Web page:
Browsing named entities in Rebellion Record: a Diary of American Events: Documents and Narratives, Volume 1. (ed. Frank Moore). You can also browse the collection for Ross Winans or search for Ross Winans in all documents.

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gar, were directed to be especially spry, and they kept their optics wide open for the mysterious stranger. Yesterday afternoon they stumbled upon a queer contrivance which lay at the lower end of Smith's Island, and proved to be the submarine monster of which they were in search. Externally it had the appearance of a section of boiler about twenty feet long, with tapered ends, presenting the shape and appearance of an enormous cigar with a boiler iron wrapper, and for all the world like Winans' celebrated steamer in respect to shape. The after end was furnished with a propeller, which had a contrivance for protecting it from damage from coming in contact with external objects. The forward end was sharkish in appearance, and the shark idea was carried out in other respects, as only the ridge of the back was above water, while the tail and snout were submerged. Near the forward end was the hatchway or man-hole, through which egress and ingress were obtained. This hole was covere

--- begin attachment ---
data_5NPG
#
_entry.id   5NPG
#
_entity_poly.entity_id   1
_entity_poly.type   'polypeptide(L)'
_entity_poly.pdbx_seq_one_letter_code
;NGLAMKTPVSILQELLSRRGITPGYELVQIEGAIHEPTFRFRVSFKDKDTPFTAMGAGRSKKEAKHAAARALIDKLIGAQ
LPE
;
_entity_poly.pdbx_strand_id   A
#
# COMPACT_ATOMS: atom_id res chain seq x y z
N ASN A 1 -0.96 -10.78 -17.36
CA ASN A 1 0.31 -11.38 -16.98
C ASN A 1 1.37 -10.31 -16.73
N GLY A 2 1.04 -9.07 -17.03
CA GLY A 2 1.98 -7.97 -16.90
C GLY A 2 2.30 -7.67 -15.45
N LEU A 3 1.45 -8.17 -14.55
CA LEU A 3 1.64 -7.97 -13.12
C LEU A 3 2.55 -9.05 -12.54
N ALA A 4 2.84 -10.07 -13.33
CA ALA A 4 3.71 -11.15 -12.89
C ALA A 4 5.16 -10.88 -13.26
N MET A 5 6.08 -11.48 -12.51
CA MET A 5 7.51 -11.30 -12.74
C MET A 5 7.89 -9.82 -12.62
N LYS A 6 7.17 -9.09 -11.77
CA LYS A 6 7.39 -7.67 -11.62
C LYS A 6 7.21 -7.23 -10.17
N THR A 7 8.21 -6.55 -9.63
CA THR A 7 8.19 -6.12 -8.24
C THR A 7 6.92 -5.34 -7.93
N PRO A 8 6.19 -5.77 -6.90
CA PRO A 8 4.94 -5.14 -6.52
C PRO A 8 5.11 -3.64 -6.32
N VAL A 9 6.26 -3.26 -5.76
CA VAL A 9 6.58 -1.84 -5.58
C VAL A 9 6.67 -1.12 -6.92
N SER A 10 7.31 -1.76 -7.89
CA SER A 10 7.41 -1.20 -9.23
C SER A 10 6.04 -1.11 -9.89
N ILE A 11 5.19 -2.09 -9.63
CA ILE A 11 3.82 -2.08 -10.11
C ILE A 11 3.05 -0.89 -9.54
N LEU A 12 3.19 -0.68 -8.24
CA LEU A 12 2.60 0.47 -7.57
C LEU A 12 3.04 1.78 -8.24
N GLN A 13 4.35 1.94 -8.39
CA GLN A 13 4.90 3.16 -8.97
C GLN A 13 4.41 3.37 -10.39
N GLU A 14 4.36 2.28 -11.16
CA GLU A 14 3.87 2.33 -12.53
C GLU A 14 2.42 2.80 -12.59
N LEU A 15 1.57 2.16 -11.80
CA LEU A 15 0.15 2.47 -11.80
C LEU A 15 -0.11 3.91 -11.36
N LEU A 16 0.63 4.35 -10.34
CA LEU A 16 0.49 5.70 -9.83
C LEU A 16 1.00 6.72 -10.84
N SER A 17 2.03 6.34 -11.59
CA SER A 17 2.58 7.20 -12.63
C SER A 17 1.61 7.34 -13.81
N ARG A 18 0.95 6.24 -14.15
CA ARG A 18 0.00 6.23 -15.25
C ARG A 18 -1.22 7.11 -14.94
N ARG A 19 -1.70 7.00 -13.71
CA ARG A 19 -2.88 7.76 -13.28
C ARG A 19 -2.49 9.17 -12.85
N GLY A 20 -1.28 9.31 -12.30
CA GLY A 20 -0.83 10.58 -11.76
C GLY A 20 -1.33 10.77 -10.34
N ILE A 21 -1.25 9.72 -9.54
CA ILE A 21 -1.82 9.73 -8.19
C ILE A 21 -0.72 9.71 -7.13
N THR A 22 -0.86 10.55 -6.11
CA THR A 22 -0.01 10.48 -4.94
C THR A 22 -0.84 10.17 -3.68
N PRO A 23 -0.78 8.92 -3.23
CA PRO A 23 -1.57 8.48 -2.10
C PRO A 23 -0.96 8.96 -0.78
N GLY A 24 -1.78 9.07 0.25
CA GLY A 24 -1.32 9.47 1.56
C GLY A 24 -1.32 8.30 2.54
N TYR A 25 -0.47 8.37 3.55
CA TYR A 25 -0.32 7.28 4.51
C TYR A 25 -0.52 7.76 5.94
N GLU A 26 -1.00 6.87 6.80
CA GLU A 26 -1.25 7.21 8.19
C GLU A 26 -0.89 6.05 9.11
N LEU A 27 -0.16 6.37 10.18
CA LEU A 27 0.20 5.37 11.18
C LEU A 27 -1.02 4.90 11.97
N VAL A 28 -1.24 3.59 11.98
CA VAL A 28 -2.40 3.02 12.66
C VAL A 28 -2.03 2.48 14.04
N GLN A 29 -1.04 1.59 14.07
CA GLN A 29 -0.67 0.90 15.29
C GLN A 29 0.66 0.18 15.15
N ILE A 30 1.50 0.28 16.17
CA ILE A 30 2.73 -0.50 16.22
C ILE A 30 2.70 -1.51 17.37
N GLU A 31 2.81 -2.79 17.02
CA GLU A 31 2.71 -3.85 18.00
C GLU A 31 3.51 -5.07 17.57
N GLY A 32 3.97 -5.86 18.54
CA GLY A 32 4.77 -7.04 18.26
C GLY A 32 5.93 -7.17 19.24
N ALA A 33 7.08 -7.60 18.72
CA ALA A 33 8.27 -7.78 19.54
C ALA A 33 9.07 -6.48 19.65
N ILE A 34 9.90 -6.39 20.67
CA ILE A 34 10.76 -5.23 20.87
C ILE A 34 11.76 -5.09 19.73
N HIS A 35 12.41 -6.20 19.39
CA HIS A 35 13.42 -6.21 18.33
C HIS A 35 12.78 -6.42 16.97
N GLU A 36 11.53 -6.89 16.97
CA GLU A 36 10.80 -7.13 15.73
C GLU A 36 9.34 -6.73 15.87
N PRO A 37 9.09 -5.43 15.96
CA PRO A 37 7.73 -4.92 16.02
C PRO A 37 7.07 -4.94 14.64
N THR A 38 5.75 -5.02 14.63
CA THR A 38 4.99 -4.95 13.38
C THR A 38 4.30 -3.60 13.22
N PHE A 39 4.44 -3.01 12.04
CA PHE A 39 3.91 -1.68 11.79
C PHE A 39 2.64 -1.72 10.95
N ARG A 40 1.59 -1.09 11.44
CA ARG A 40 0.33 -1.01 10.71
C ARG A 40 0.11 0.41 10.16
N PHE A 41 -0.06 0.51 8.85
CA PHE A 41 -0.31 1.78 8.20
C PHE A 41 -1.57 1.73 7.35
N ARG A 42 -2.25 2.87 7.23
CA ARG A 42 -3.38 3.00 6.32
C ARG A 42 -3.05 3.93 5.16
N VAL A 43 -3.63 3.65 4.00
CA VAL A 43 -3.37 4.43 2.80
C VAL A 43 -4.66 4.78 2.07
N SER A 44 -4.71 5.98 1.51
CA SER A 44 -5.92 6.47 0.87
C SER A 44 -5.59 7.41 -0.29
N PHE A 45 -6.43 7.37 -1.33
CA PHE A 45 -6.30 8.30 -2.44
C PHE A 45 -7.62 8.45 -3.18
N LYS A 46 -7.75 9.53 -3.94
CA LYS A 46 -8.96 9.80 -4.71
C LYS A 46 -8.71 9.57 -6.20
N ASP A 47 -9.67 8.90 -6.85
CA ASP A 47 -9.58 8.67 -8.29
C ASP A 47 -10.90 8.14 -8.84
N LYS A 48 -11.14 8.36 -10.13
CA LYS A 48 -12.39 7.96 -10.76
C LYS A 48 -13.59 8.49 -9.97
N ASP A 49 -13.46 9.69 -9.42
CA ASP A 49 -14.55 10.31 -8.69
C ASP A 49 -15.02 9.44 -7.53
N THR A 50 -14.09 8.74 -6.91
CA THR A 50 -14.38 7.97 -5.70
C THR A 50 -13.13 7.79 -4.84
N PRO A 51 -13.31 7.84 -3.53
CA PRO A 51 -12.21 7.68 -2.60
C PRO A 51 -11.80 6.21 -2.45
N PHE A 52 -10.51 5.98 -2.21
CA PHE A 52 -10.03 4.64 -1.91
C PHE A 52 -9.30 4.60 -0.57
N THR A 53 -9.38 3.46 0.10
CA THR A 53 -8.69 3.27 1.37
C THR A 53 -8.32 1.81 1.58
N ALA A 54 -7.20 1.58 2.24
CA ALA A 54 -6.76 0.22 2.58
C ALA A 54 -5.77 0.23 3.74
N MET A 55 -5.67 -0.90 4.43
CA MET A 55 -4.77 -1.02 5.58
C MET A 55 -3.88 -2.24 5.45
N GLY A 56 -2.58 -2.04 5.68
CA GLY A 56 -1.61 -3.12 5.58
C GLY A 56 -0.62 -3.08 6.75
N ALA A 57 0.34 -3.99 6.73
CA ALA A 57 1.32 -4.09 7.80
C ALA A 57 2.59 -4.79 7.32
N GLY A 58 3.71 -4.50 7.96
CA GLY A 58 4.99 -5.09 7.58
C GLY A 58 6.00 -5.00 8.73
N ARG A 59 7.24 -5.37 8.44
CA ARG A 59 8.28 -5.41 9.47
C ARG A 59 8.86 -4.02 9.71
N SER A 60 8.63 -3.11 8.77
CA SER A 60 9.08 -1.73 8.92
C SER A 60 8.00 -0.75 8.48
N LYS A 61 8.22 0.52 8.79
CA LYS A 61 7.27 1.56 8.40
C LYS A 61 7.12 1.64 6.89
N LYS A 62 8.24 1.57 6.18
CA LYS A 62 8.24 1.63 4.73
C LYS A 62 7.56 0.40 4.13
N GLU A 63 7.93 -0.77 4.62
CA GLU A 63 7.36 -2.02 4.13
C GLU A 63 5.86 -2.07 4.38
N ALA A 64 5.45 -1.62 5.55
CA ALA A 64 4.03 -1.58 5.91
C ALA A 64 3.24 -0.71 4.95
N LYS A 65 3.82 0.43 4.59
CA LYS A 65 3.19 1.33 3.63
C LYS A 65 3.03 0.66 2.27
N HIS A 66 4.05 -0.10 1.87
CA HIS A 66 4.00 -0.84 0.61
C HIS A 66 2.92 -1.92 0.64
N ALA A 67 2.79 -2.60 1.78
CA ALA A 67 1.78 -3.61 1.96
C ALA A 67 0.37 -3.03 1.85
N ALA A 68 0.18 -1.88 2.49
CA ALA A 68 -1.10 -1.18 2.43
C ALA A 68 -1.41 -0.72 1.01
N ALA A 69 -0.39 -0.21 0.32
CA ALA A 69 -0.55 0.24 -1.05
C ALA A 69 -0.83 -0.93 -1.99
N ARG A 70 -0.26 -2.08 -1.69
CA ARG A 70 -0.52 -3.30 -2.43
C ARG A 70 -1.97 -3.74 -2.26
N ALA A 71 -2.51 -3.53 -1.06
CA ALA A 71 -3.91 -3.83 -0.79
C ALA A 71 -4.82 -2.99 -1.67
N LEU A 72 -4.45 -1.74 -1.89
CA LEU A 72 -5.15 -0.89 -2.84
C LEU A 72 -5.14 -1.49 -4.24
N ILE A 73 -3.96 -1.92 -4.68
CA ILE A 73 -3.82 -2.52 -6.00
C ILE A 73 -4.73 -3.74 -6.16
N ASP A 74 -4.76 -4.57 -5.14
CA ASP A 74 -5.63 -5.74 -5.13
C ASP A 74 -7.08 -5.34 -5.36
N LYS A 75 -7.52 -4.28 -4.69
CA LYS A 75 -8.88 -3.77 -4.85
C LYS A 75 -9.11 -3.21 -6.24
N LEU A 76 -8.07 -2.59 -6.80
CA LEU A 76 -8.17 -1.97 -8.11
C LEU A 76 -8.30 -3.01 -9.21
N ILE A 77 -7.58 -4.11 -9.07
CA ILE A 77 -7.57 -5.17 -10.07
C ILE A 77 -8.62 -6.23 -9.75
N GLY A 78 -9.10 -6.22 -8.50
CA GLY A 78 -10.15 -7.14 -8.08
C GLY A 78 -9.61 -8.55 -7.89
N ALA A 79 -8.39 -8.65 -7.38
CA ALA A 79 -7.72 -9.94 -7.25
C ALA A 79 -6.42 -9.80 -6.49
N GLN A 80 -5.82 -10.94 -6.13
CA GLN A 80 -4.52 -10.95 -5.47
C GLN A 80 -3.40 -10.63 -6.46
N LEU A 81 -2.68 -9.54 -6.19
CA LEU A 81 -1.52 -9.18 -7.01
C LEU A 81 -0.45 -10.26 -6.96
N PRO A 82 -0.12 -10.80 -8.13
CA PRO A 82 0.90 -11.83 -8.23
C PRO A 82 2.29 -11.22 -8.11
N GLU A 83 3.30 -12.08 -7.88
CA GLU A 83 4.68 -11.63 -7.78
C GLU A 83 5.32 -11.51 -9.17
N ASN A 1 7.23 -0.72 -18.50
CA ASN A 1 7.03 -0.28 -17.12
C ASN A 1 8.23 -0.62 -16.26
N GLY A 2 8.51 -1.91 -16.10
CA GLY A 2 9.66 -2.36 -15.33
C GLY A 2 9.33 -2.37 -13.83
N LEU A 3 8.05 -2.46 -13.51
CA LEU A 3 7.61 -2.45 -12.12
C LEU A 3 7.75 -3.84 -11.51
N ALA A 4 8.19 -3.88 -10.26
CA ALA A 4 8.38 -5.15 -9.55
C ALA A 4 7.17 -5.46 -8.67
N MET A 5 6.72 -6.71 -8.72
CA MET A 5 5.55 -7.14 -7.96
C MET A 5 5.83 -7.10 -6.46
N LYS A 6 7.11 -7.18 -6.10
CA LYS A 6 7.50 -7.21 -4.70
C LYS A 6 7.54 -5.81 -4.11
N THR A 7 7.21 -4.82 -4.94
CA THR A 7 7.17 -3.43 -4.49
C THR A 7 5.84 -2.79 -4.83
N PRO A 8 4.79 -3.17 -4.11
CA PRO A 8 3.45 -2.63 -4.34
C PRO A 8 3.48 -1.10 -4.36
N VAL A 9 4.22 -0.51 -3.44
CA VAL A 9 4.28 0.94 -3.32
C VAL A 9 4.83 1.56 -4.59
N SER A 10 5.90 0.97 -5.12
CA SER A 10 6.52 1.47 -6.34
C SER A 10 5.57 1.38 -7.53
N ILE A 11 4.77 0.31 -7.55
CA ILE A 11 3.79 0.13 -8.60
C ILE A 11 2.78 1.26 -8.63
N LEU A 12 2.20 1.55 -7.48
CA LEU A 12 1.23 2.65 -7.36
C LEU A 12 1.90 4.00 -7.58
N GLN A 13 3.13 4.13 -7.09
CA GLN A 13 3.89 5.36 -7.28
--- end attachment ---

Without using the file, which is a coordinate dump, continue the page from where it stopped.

Some think there will be no war; as to that I know not. But whatever others wanted, the object of the Confederate Government is peace. Come peace or war, however, it is determined to maintain our position at every hazard and at every cost, and to drive back the myrmidons of Abolitionism. It is to be hoped that Lincoln will perceive his error and cease his warlike preparations. The war is against all the principles on which the Government of the United States is based. The arrest of Ross Winans, by the order of President Lincoln, is an act of despotism which the autocrat of Russia, with all his absolute power, never thought of exceeding. It is an assumption of power on the part of the Executive which even Congress had never dared to usurp; for the Constitution of the United States expressly provides that no citizen thereof shall be deprived of his life, liberty, or property, except as a punishment for crimes, and after a fair trial by his peers. The proclamation declaring ou